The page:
Questions on the Full Faith and Credit Due Judgments and the Interests
of the Forum
1) Consider Fauntleroy in the context of what you now know about
constitutional restrictions on choice of law. Does it make
sense to have weak constitutional obligations to apply another state's
law and strong constitutional obligations to recognize another state's
judgment, even when - by the forum lights - the foreign judgment
involved the misapplication (or indeed the unconstitutional
application) of law?
2) Why not understand the court as dismissing the action in Fauntleroy
for lack of jurisdiction? Would that make a difference?
In Yarborough, how would the case have turned out if Georgia, like most
states, allowed for the modification of child support judgments?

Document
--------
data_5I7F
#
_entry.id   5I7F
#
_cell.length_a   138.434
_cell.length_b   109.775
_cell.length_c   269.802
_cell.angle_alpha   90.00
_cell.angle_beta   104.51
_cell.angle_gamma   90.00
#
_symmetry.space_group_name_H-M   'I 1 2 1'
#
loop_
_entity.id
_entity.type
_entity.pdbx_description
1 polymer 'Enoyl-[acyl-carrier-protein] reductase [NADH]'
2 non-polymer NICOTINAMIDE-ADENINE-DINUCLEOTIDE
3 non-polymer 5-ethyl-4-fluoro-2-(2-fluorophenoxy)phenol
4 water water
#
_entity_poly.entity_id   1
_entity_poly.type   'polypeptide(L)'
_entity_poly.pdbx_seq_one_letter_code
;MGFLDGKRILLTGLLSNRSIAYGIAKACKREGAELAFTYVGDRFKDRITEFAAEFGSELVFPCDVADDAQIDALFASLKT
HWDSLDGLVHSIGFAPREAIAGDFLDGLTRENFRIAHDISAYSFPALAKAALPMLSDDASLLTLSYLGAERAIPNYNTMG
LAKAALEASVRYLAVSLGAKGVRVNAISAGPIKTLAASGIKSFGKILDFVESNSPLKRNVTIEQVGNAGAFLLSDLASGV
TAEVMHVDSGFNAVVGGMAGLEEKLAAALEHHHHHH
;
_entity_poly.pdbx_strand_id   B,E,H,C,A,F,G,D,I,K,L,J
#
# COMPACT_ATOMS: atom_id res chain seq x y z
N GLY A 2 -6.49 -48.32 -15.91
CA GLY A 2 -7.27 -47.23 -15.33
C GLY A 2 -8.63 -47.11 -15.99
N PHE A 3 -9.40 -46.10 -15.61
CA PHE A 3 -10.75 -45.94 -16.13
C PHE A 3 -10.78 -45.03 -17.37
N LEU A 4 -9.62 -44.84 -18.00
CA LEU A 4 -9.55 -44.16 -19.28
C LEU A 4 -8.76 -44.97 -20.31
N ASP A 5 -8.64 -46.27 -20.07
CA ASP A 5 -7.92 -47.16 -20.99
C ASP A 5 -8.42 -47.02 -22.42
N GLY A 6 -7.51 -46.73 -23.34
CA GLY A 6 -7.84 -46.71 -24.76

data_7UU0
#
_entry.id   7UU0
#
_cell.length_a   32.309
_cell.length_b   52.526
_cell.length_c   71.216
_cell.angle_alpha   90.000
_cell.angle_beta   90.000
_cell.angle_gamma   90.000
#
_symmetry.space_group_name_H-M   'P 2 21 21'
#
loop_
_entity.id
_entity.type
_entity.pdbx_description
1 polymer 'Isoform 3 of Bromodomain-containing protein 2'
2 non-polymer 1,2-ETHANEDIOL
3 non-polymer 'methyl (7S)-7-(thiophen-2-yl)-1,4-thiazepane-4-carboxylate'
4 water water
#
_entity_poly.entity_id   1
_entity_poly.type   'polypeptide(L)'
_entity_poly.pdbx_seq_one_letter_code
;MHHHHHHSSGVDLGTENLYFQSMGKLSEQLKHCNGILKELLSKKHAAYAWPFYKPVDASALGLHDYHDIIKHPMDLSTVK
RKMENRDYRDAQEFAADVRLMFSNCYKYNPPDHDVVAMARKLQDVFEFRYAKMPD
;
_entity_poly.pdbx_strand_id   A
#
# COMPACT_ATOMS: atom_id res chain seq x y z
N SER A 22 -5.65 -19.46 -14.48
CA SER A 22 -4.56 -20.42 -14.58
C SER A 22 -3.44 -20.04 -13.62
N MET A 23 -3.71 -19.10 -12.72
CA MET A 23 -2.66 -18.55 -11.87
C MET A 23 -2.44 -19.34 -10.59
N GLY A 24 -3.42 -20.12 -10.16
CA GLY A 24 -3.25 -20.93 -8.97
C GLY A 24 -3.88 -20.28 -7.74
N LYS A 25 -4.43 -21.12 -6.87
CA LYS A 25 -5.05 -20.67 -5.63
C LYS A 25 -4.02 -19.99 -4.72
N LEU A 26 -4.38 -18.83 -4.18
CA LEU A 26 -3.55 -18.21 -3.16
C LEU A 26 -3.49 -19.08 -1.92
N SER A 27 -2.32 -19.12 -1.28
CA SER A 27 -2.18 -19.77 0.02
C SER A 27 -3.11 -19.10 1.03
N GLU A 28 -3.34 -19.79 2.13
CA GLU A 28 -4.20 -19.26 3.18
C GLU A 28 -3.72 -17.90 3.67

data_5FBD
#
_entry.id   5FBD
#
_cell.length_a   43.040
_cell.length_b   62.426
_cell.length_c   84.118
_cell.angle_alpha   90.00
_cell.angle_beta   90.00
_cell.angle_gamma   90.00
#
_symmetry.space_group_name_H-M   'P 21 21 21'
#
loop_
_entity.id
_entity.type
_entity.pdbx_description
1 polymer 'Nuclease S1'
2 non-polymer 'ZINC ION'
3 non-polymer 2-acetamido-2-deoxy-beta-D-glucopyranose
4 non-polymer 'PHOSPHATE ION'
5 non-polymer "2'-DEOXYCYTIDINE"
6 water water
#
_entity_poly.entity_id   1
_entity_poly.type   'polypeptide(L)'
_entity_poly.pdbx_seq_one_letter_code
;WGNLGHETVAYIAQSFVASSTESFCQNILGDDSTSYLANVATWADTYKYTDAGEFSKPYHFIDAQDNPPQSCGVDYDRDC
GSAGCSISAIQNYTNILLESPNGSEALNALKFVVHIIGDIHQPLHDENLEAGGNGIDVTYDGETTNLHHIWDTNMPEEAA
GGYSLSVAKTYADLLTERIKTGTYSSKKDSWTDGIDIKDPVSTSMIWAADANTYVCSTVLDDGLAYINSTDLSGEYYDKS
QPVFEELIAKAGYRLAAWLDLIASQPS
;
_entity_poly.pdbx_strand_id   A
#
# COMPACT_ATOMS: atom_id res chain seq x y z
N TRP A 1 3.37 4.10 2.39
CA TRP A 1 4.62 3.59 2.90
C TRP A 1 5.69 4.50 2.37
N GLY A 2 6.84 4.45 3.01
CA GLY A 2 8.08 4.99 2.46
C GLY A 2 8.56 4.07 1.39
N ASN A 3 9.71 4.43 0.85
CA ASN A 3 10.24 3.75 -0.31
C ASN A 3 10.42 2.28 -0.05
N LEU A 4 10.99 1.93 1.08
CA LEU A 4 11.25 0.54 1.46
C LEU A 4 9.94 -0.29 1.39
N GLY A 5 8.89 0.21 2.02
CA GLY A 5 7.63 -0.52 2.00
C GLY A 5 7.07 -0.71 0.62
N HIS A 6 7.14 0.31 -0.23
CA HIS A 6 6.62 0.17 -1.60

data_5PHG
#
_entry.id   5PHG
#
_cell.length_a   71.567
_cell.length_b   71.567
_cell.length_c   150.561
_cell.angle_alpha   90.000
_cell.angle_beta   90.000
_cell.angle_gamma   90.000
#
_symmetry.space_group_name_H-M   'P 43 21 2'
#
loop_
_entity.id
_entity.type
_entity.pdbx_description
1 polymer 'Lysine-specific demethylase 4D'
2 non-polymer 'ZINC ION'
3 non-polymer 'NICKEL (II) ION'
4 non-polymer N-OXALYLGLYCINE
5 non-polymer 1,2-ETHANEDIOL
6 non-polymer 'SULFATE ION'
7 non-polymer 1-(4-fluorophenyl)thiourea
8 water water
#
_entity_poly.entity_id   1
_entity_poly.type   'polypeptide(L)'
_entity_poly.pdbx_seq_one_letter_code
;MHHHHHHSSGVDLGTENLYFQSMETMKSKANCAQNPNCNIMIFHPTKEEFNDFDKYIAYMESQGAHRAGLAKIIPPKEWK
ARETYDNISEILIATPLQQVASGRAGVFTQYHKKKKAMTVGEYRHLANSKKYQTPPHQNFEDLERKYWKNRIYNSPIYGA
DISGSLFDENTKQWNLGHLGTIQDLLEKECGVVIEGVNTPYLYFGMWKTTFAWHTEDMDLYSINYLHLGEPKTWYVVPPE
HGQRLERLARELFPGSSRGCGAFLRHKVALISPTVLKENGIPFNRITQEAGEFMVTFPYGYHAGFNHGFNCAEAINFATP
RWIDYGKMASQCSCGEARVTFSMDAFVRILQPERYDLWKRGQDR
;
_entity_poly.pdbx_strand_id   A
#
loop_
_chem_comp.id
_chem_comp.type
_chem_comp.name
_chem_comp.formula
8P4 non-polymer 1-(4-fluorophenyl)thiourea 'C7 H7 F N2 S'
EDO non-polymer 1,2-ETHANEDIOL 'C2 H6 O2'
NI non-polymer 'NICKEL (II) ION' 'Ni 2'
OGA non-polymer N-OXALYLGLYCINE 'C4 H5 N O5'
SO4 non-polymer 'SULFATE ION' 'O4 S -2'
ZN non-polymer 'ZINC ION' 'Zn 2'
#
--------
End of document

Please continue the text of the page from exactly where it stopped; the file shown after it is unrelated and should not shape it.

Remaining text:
4) Given that South Carolina allows for the modification of South
Carolina child support judgments, why is South Carolina violating the
Full Faith and Credit clause by requiring that a Georgia child support
judgment be subject to modification as well? South Carolina is
respecting the Georgia judgment to exactly the same extent that it
respects its own judgments. Why isn't that enough to satisfy the clause?
5) There is no question that South Carolina has a Pacific Employer's
interest in the application of its law to this case. Since that's so,
why can't South Carolina apply South Carolina rather than Georgia res
judicata law in Yarborough?
5) Is Georgia violating the Constitution by not allowing its child
support judgments to be modified? (Consider the discussion of Kovacs v.
Brewer on pp. 494-95 in the 7th ed.and pp. 490-91 357 in
the 8th ed. in this
regard.) What would happen in
Yarborough if Georgia were violating the Constitution?